Writing 101 - Mapping the Quest: Google Maps Annotations
July 21, 2015
Since all my written fiction until now has been fairly short, I never developed a habit of keeping details notes on a map when writing. While one MIGHT get away with this on a created world, it's not so easy when writing a novel based on a world we know.
During my final proof run of Year of the Dragon Lord I paid special attention to geography (location, distance, travel time, terrain, etc.) In the process, I found several gaffes, but I also found a huge inconsistency. I had Gerald and company doing the equivalent of Charlie Daniels going to L.A. via Omaha from somewhere in Deep South, USA. The printable online maps were fairly useless.
After a couple of weeks of wishing Google maps allowed for annotation, it dawned on me that perhaps they did. A quick (Google, naturellement) search showed that it is not only possible, but simple!
The following was revised 2019/02/19 to reflect MyMaps having been split out of Google Maps.
Enter mymaps.google.com in your browser's URL field.
Click [+ Create a New Map] . A map definition box appears.
Double click on Untitled Map and give it the title you want.
Go where you want to start and zoom in or out as needed.
Click the triangle by Base Map for a drop down to select the type of map you want to work with. I tend to switch back and forth between Satellite and Terrain.
Pick the mode you want to be in by selecting an icon under the search bar.
The default is Select items (grab/move). This not only lets you move the map as usual but lets you select items you have added (markers, lines).
When you select Add Marker you can add any number of markers like the ones Google drops when you search for a location. After you drop the marker a box appears. Change the name (unless you really want Point 1). You may also add additional text in the box provided. Save. You will be back in the default mode.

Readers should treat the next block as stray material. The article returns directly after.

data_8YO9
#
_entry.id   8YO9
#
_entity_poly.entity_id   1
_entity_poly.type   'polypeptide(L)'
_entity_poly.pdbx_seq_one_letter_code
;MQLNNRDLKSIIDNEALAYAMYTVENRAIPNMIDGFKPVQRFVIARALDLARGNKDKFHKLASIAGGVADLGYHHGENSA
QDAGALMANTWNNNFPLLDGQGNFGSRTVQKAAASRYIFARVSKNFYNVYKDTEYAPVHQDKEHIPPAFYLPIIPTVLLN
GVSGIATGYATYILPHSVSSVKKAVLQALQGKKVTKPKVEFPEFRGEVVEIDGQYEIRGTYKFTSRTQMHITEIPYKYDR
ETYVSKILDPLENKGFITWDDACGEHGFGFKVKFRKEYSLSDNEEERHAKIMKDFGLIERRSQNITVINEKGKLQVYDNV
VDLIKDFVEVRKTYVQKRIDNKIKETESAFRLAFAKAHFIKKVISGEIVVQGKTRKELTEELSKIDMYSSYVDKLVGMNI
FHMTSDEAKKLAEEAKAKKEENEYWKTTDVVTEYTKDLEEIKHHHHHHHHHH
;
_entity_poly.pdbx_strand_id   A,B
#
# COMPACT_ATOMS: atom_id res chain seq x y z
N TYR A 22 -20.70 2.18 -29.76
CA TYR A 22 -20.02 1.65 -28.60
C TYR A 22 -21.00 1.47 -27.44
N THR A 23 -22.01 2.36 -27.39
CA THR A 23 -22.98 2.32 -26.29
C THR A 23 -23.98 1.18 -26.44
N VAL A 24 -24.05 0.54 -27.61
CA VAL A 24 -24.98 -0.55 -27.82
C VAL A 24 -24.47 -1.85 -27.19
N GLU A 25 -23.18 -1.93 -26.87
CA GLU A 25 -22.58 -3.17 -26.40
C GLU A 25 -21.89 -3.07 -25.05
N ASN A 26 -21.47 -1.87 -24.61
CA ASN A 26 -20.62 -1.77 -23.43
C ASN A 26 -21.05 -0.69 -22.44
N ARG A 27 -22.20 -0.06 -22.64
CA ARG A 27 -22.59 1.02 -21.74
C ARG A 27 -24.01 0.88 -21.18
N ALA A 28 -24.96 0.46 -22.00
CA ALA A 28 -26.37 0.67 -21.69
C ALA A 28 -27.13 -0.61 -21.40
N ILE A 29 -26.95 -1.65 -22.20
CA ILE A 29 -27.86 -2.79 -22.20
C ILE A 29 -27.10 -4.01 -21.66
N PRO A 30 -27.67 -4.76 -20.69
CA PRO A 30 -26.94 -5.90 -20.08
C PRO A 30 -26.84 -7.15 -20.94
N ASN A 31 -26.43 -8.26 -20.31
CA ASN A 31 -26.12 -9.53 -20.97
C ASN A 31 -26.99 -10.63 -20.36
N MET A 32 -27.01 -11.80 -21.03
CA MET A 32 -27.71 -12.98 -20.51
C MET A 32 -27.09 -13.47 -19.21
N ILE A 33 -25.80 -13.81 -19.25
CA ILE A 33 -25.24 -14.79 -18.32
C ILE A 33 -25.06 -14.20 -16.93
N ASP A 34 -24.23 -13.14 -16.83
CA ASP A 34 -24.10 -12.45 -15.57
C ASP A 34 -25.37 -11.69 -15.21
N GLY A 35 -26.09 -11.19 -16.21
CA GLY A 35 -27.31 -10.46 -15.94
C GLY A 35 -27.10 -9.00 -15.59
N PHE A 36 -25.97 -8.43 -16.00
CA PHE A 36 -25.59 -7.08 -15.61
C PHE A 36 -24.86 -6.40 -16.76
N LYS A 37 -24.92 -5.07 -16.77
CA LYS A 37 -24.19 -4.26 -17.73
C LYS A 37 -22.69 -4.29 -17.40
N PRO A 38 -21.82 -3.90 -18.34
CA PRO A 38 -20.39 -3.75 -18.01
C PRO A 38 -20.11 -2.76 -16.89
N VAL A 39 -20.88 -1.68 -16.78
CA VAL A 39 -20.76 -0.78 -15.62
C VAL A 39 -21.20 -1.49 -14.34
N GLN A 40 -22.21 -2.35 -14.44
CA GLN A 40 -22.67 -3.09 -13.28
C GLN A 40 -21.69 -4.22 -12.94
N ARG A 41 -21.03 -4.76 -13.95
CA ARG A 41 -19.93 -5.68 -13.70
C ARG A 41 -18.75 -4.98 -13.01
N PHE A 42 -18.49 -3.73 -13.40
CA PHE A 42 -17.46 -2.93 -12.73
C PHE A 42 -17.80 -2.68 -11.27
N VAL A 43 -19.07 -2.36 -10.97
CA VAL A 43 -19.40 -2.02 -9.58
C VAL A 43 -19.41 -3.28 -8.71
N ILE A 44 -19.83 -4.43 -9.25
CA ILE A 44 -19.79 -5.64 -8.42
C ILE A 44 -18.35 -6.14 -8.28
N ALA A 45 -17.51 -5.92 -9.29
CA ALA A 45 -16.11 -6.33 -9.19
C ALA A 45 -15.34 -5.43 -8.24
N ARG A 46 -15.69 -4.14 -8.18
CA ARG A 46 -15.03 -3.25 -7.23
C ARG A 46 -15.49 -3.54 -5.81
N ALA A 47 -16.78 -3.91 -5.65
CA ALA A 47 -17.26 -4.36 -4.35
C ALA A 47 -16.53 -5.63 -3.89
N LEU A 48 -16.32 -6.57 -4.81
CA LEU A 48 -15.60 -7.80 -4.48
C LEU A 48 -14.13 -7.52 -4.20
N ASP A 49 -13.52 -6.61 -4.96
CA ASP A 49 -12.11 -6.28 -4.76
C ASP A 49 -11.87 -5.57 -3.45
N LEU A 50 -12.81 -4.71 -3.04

Draw Lines does just that. Click a spot to start. Move to the next spot and click, and so on. When you click twice on the same spot the line is finished and a box appears to let you name the lines and add other text. Hitting the Escape key while drawing lines undoes the entire current action on the line.
Between each set of points you drop for lines, a mid-point appears. You may drag this point anywhere to change the current line into two. To extend a line from an end point, move the end point to the new destination, and then drag the mid point to the next location. A new mid point appears between that and the end point; repeat as necessary.
The info box for lines includes a total distance for that line set.
The previous two modes also include icons to let you edit or delete the item.
Selecting a line or marker pops up the box with the definition for that item for editing.
Undo and Redo undo an entire action (marker or set of lines), or redo them.
You can also Add directions which I have not explored as the roads were a bit different 500 years ago.
The ruler lets you measure distances. Each time you click on the ruler the last measurement disappears.
To see the underlying map without the current layer, deselect the layer in the map definition box on the left.
You can add another layer by clicking on Add Layer.
The three dots to the right of Add Layer are the equivalent of a File menu for maps; use this for everything from changing maps to deleting maps.
Caveat If you do not have a supported version of a supported browser, you are hosed.